I read a book called Red Glass (You should too) and it inspired me to write about my experiences in Mexico and the odd sort of connection I feel to it. This is the first of what I hope will be several stories.
I became aware of sound first. The constant beep beeeeeep beeeep , the dull roar of the bus engine, the rumble of its tires as it bumped along the uneven road.
Next I felt. One side of my face stuck against the firm, fuzzy bus seat. The other side of my face felt the cool, old air that had probably filtered through the bus since we left San Cristobal.
Finally I cracked my eyes open. A yellow light seeped through the slits so different from what I had fallen asleep to. A few hours ago, when I could no longer prop my eyes open, harsh white light flashed through my lids and Spanish speaking voices sounded through bus punctured by the music of the soundtrack. Then, the uneven beeping and red light from the speed device hanging from the ceiling at the front of the bus was barely noticeable beneath the overbearing stimulation of the movie.
I woke up in a totally new world. Sunrise, I thought as I blinked my eyes open. Good. I had slept several hours. That meant several hours less left ahead of me on a bus. Slowly my vision cleared and I turned my head toward the window. I could see the silhouette of my dad’s head, black as his hair against the window. Around the window’s perimeter I saw his business cards still stuck over old chewed gum – proof that I had drifted into the same world I had drifted out of. It was newer, but the same.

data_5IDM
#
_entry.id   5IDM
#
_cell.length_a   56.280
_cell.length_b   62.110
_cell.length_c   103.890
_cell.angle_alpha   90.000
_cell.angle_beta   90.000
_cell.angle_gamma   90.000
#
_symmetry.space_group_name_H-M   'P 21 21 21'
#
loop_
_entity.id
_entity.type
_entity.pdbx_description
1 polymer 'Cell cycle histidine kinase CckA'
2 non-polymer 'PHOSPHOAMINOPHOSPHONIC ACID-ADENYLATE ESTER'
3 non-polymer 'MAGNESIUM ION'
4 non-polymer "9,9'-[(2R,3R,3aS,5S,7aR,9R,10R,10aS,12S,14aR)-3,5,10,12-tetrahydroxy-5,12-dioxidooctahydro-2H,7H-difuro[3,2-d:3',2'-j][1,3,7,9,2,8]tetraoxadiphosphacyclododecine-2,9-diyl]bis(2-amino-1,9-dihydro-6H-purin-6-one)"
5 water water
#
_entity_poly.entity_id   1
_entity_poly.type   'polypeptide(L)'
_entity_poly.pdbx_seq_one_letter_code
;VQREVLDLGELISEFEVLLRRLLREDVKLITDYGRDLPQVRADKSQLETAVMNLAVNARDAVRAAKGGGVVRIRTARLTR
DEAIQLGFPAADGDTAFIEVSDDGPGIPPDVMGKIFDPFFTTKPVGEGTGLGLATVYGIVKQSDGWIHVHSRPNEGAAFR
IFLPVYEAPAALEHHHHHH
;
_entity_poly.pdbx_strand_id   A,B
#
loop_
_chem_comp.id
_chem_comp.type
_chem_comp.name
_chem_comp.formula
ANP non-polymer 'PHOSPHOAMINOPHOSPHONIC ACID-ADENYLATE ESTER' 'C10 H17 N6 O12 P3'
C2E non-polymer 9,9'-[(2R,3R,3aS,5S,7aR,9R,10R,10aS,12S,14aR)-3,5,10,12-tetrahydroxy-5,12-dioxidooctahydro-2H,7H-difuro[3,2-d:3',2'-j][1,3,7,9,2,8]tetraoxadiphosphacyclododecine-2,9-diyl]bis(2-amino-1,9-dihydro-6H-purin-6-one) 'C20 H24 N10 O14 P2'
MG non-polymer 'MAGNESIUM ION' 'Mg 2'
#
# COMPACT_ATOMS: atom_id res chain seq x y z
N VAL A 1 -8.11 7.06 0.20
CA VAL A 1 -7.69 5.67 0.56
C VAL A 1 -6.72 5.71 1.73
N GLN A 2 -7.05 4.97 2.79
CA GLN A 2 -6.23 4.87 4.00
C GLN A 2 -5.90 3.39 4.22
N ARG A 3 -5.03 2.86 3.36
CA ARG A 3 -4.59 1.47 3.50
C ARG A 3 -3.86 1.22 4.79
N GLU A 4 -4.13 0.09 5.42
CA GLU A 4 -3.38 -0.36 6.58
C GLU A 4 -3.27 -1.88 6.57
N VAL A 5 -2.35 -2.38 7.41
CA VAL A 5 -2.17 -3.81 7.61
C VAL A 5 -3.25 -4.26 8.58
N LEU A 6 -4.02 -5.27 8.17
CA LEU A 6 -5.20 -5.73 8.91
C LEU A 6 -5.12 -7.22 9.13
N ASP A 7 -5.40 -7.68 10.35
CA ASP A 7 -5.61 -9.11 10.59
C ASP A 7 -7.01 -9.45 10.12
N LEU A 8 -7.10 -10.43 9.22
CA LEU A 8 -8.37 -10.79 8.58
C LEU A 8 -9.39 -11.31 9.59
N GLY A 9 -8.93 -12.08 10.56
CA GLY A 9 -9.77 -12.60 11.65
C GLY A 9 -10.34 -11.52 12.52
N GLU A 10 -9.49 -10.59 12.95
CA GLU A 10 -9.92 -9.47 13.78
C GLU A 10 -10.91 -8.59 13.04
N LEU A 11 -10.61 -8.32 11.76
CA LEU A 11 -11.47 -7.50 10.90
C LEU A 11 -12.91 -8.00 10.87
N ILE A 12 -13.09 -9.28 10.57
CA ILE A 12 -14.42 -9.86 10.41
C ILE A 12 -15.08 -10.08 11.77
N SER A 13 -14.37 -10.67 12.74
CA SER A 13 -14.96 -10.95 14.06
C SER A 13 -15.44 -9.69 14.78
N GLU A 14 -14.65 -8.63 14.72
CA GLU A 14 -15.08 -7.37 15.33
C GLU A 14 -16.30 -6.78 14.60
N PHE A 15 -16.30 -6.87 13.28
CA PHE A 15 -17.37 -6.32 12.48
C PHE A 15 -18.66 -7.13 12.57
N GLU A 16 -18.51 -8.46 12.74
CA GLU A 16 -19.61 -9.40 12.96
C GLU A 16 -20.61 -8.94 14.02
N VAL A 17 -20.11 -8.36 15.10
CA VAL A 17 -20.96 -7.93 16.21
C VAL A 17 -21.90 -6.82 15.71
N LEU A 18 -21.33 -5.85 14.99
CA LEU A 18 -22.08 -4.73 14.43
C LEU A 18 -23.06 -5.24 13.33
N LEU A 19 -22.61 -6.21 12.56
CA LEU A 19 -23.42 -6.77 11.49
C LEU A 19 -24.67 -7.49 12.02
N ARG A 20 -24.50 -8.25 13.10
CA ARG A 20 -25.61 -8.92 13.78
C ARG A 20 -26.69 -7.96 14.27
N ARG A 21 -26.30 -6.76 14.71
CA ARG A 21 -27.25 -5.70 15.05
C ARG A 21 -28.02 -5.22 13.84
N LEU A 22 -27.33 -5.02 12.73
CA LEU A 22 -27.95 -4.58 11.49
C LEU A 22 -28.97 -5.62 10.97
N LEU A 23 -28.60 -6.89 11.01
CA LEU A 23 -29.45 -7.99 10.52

I stirred. My dad turned toward me slowly. “You’re awake.” He smiled. Why was he so happy when we were still so far away from our destination? I recognized the look in his eyes. It said he too had been drifting, but not through sleep. The look sparkled in his eyes at home too, though I never felt him really present at our house when the look came. At home, yes, but not that home. Instead, memories transported him to another home. A half smile sneaked onto his face, exposing crooked teeth. His usual down to earth voice dissipated, becoming light enough to float. And away he would float, dropping names of far off people and places as he went – Manuel, Tsumina, Paxcu, San Juan, San Cristobal. I hung on to every word of his tales. They both fascinated and frustrated me. I desperately hoped that in hearing his light voice and hanging on the words that his memories would transport me too. Then maybe I could see them as he saw them, but instead I remained on the couch sitting next to him, seeing only him, not his vision. To him the stories were vivid, moving, surging, living, intertwined with a complete world and timeline. To me they were black and white snapshots, fragments, scattered splinters of the past. A wall of my limited experiences separated us.